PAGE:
SSHFS  Howto

In my previous blog post I explained how to use two different types of secure data transfer between two hosts on the Internet. FTPs is an extension of the insecure FTP protocol which adds support for Transport Layer Security (TLS) or the former Secure Socket Layer (SSL). It requires a working FTP server and a range of open ports on the server for the data and control channel.

sFTP, on the other hand, uses only one port for all the communications. Hence it is easier to secure. It utilizes the already installed SSH server and both Windows and Linux sFTP clients are very intuitive and easy to use.

While everybody would recommend using sFTP, because it is easier to setup and more secure, I would like to suggest another solution that utilizes a SSH server. Secure Shell Filesystem (SSHFS) is a convenient and secure way to access your remote files using SSH. With the help of SSHFS you can browse, read, write and modify any file or directory on the remote host as if it stored on your local computer. You can cut down on the hustle and bustle of uploading all the files on the remote server every time you make a change.

How to Set Up Secure Shell File System Connection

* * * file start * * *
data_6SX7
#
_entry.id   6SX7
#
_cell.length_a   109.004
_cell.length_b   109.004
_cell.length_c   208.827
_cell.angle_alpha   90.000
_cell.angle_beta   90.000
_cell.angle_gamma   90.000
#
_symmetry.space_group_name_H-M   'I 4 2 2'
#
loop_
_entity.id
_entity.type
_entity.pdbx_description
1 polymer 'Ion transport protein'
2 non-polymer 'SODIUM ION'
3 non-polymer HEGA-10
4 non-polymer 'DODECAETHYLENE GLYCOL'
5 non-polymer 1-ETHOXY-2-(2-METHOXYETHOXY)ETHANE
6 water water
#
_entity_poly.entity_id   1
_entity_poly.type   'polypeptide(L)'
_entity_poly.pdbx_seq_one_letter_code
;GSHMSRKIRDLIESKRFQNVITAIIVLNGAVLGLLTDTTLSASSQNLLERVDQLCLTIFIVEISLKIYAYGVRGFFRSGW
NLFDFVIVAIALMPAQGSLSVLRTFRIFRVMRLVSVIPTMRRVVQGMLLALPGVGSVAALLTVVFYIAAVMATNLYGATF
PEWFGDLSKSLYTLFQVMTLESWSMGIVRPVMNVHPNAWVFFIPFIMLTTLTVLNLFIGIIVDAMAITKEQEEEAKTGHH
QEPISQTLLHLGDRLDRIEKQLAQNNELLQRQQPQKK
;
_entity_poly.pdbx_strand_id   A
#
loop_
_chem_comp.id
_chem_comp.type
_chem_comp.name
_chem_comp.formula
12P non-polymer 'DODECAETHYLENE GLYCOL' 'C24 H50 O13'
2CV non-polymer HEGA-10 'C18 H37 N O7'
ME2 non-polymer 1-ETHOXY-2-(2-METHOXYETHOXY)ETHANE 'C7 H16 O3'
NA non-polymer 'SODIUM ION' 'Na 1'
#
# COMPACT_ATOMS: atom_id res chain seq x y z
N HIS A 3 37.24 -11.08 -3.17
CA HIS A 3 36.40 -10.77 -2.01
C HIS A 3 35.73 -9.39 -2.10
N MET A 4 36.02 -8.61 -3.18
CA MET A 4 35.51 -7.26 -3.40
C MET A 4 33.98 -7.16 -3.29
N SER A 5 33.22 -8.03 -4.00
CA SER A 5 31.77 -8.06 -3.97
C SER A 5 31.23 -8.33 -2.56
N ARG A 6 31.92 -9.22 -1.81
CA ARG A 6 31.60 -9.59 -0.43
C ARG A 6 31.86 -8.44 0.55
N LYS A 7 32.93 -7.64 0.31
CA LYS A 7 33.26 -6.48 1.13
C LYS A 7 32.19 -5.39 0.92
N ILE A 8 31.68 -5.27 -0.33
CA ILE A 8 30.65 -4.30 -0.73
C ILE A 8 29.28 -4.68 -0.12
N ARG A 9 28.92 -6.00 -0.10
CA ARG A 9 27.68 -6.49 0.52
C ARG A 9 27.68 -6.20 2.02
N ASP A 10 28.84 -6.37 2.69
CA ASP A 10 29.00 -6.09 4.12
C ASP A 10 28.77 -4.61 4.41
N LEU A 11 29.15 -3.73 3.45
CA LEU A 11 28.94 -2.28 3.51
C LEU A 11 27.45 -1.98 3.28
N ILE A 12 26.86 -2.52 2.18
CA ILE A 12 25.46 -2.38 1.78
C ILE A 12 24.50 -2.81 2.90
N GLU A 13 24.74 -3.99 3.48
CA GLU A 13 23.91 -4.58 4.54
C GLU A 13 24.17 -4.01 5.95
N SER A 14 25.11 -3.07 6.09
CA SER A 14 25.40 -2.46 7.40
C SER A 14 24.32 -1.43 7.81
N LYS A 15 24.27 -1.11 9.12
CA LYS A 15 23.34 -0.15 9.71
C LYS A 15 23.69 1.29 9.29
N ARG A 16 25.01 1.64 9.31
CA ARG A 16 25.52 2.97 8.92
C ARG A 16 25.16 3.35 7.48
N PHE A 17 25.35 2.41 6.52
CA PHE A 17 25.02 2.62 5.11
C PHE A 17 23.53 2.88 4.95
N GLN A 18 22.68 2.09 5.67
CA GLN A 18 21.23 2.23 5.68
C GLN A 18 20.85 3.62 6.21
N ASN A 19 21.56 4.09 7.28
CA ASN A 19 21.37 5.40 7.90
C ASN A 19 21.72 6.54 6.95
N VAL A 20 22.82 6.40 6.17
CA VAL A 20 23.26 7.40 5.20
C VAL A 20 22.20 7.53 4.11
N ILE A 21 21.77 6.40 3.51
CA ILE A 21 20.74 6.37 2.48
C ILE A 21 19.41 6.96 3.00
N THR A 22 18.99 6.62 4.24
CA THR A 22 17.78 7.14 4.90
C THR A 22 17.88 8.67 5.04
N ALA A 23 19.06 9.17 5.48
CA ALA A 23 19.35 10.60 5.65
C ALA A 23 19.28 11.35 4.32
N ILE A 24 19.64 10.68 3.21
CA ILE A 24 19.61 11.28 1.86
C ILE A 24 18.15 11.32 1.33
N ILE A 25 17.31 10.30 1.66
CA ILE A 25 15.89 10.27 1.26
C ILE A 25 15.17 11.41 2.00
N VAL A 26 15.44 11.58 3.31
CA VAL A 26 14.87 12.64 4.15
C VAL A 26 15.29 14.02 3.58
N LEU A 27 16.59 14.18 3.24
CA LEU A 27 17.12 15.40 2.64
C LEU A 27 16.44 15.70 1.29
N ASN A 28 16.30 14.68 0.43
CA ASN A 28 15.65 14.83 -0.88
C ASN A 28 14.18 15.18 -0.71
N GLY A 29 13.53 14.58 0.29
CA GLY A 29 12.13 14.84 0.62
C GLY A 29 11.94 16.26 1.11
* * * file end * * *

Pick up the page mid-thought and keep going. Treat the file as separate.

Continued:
Setting up a secure shell file system depends on your workstation operating system.

SSHFS For Linux

The sshfs command is a client tool for using SSHFS to mount a remote file system from another server locally on your machine over secure shell protocol. On a Debian / Ununtu workstation you will need to use apt-get command to install the command.

$ sudo apt-get install sshfs

On a RedHatbased Linux Distributions like Cent OS, you can install it with yum command:

sudo yum install sshfs

Mount Remote FileSystem

After installing the sshfs package, it is time to mount the remote file system. The good thing is, you don’t need a super user account to use the command. Mileage may vary according your needs. In this tutorial I am mounting a remote directory in my user’s home folder. The user should be able to access the directory in order to be able to mount it. First, let’s create a mounting point in my home directory. The following set of commands will create a mounting folder in your home directory. After that sshfs command will login you in the remote_host as a remote_user.

$mkdir mnt
$sshfs remote_user@remote_host_ip:/remote_directory/ ~/mnt/

Unmount Remote Filesystem

Unmount the remote filesystem using the standard umount tool. First exit the filesystem at tge ~/mnt/ directory and then enter the following:

$umount ~/mnt/

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